TN: It wasn’t so much a decision, more something that just happened. I had wanted to write novels when I was younger, but I got into other creative areas and never had an idea that screamed to be written like Lethal Inheritance did. When the idea first came, it percolated for a while, then scenes began appearing in my mind and I just had to write them down.

MA: Tell us all about the story.

TN: Lethal Inheritance is a Young Adult Fantasy novel, the first in a four part series called Diamond Peak.

It’s a combination quest, love story and surrealistic journey into the mind, with sexy characters, flashes of humour, terrifying battles and a mix of fantasy and reality. It’s set in our world in the present day.

If last night was real then Ariel should be dead, but her mother has disappeared, there are bruise marks on her neck and that hideous beast in the photo looks frighteningly familiar.

When demons kidnap her mother, Ariel is catapulted into a mysterious realm in a hidden layer of reality. Stuck on a rescue mission she doesn’t want, she must negotiate an intriguing and unpredictable world where demons who feed on fear are hunting her, and they’re aiming to kill.

She needs help fast, but can she trust the quirky old guide who says he can teach her how to fine tune her mind into a powerful weapon? And what should she do about Nick, whose power is more than he or she can handle?

Ariel’s journey challenges her perception, tests her awareness and takes her deep into her heart and mind to confront, and ultimately transcend, her fear and anger.

MA: Nice tease! I take it Ariel, your heroine, was a carefully-crafted character?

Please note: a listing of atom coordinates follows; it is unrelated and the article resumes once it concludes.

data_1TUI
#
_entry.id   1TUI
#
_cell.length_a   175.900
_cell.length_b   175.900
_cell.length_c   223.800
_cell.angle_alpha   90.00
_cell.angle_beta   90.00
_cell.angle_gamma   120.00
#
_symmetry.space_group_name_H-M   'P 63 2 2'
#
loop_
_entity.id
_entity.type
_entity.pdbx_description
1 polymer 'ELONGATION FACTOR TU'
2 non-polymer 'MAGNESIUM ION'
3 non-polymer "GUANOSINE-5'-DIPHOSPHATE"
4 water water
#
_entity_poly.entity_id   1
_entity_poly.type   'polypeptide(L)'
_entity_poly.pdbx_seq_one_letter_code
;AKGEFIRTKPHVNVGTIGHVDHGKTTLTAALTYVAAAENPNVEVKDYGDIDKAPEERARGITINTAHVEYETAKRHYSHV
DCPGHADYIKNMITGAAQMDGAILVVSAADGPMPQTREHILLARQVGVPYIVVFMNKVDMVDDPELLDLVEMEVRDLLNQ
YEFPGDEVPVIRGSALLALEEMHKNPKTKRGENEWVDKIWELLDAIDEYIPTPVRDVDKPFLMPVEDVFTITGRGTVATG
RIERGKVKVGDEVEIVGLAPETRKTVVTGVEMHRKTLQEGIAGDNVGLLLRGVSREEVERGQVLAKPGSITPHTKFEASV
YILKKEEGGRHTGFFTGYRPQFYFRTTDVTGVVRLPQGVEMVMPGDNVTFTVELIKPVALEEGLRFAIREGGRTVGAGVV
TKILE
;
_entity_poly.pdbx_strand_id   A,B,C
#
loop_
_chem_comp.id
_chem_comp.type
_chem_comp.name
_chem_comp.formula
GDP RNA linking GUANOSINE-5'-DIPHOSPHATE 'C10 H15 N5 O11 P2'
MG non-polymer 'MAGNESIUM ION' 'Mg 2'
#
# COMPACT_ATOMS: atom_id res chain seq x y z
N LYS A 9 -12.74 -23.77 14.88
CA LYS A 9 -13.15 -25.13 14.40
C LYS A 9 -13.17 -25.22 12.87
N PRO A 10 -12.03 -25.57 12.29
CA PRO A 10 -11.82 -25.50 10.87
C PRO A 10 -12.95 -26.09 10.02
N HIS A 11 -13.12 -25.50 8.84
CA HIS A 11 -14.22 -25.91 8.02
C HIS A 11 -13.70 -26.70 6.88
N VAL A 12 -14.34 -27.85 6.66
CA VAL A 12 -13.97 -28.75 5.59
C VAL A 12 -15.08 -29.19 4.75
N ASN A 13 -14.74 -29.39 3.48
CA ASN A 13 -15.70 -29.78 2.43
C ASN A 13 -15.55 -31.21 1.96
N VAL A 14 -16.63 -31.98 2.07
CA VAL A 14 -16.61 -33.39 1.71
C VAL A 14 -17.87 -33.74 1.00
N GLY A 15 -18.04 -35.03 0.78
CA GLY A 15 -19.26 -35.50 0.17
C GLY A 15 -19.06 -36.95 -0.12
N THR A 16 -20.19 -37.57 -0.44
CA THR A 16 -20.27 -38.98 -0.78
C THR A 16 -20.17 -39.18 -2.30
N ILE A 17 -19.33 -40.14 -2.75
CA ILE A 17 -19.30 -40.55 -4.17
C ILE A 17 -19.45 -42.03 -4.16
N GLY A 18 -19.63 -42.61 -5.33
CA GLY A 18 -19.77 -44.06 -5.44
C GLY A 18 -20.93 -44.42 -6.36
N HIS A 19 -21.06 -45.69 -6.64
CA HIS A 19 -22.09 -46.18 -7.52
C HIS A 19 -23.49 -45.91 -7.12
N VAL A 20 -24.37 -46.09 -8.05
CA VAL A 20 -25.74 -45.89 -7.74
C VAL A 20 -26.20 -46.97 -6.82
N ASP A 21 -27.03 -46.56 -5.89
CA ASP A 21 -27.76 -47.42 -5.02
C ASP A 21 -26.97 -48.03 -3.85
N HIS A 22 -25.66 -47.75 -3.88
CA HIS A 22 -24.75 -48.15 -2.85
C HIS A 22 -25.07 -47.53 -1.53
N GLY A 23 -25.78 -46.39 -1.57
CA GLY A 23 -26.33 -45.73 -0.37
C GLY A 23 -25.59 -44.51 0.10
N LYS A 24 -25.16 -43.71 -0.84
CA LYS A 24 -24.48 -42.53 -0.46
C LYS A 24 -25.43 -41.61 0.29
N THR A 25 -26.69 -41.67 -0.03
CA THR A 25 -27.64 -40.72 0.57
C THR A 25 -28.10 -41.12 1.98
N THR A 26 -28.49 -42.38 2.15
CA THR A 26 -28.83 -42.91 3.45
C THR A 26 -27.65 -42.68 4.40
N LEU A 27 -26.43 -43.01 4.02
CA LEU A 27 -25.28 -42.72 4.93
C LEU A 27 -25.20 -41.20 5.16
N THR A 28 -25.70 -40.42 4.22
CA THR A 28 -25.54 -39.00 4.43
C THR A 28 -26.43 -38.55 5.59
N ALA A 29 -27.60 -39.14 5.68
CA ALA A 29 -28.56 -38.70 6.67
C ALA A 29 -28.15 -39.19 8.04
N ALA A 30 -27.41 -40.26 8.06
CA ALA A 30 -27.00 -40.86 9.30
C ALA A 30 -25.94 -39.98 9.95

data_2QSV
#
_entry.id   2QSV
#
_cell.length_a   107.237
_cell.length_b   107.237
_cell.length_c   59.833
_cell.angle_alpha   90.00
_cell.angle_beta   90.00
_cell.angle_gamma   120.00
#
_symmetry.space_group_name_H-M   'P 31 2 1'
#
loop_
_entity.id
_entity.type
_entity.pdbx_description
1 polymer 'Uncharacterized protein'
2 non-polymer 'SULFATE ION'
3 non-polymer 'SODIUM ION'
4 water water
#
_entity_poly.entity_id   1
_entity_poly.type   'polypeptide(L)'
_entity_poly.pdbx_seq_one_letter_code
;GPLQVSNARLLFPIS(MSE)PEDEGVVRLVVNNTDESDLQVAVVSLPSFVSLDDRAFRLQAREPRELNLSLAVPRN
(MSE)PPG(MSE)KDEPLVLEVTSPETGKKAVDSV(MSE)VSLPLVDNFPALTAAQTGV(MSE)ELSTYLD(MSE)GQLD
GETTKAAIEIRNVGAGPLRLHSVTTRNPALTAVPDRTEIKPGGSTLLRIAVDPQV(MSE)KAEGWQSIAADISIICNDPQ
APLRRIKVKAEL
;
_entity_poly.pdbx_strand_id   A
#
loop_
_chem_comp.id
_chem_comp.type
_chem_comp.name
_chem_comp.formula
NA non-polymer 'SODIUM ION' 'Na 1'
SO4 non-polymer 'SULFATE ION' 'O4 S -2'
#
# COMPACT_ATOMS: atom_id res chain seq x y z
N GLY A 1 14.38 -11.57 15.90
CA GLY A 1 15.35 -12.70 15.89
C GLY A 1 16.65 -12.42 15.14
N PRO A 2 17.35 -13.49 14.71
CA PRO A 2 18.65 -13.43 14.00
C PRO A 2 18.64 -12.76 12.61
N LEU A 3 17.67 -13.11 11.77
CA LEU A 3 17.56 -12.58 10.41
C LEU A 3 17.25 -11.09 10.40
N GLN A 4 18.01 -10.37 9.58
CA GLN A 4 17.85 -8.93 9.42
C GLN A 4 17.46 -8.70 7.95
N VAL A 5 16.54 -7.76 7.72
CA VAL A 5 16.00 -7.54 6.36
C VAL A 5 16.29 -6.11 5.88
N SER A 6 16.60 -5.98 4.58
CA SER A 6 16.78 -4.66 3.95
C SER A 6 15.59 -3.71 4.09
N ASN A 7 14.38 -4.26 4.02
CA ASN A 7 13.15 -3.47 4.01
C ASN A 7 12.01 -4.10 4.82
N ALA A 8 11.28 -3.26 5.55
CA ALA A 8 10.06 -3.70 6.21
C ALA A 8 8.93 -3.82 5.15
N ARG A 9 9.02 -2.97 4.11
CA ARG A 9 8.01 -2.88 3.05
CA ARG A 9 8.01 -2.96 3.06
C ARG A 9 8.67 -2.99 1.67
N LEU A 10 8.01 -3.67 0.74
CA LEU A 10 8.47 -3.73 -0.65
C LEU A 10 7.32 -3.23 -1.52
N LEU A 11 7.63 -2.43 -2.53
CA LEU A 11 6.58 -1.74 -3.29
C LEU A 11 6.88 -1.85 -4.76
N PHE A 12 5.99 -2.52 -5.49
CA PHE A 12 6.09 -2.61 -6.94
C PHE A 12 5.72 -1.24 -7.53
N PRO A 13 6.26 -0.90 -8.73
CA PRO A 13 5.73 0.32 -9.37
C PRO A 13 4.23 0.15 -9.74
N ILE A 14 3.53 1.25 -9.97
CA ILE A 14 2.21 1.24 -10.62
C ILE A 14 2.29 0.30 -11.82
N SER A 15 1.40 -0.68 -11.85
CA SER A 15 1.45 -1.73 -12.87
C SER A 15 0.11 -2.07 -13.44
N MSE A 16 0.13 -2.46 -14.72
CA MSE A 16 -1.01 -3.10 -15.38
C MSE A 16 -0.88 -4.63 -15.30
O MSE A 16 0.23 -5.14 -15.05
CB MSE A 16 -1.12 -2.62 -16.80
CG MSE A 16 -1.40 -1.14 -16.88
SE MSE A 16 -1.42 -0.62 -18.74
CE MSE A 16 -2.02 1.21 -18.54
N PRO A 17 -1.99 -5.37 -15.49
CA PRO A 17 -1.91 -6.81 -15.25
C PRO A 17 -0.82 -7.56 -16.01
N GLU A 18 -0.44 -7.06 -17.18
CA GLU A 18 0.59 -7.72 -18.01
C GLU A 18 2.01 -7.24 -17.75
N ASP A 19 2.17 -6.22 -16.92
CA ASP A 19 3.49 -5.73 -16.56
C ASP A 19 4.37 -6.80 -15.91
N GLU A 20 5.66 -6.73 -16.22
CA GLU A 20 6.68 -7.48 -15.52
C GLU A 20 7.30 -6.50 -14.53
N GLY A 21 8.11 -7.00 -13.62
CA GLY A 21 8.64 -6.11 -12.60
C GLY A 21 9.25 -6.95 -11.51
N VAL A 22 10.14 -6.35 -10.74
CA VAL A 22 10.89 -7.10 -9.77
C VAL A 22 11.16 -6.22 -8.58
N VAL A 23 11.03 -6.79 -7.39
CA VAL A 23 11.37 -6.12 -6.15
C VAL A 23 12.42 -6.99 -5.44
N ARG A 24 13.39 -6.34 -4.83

TN: She just developed as I wrote the first two drafts. It wasn’t a conscious thing, rather she emerged from my creative mind as if she already existed.

MA: Well, that’s interesting. What makes Ariel strong as a protagonist?

TN: Strengths –she’s intelligent, willing to learn, cautious, has a sense of responsibility for her family, self reliant, determined. Weaknesses – At the start of the book, she is emotional, untrained, doesn’t believe in her own abilities, doesn’t know anything about the hidden realm, is sometimes over cautiour and naive.

MA: You mentioned a beast in a photo, I assume that’s the antagonist?

TN: Yes. Bitah the demon. He feeds on human’s fear and anger and tries to kill Ariel to prevent her from finding his master and rescuing her mother. There are various other demons and entities working for him as well, but he’s the main one she has to defeat in this book.

MA: So, I take it you haven’t been a real-world demon hunter…but do you have any real-life experiences that somehow influenced the plot?

TN: Not specifically, but my understanding of the workings of the mind form the basis for the methods the Warriors use to kill demons.

MA: What’s next in the Diamond Peak series?

TN: There are three sequels to this novel. I’ve written them to second draft stage and will work on them again once I get a publishing contract. I’m also working on another novel, that has a greater degree of romance and leans a bit more towards adults , but still deals with the mind and a combination of modern and older style realities. It’s called Captive. The main characters will remain the same and some characters who are relatively minor in this book will feature more predominantly.

MA: I have to ask, can you describe the demon for my readers?

TN: A black, flowing form, human in size and shape, dropped onto the path without a sound. Its slimy skin, hanging in folds like the fabric of a long hooded cloak, rippled from the impact. White flames, flicking like snake tongues, blazed from two slits in its hideous face, casting an eerie glow as the head swung from side to side, as if searching for its prey. Another slash of flaming white formed a thin-lipped mouth curled into a sneer. Long loose arms dangled at the creature’s sides and its clawed hands repeatedly flexed and unflexed. A putrid smell, reminiscent of rotting potatoes, emanated from the beast. Ariel’s nose wrinkled and her stomach felt queasy.

MA: Well, there you have it! Thanks, Tahlia. Folks, please visit Tahlia Newland’s website for more beastly information: http://tahlianewland.com. Read More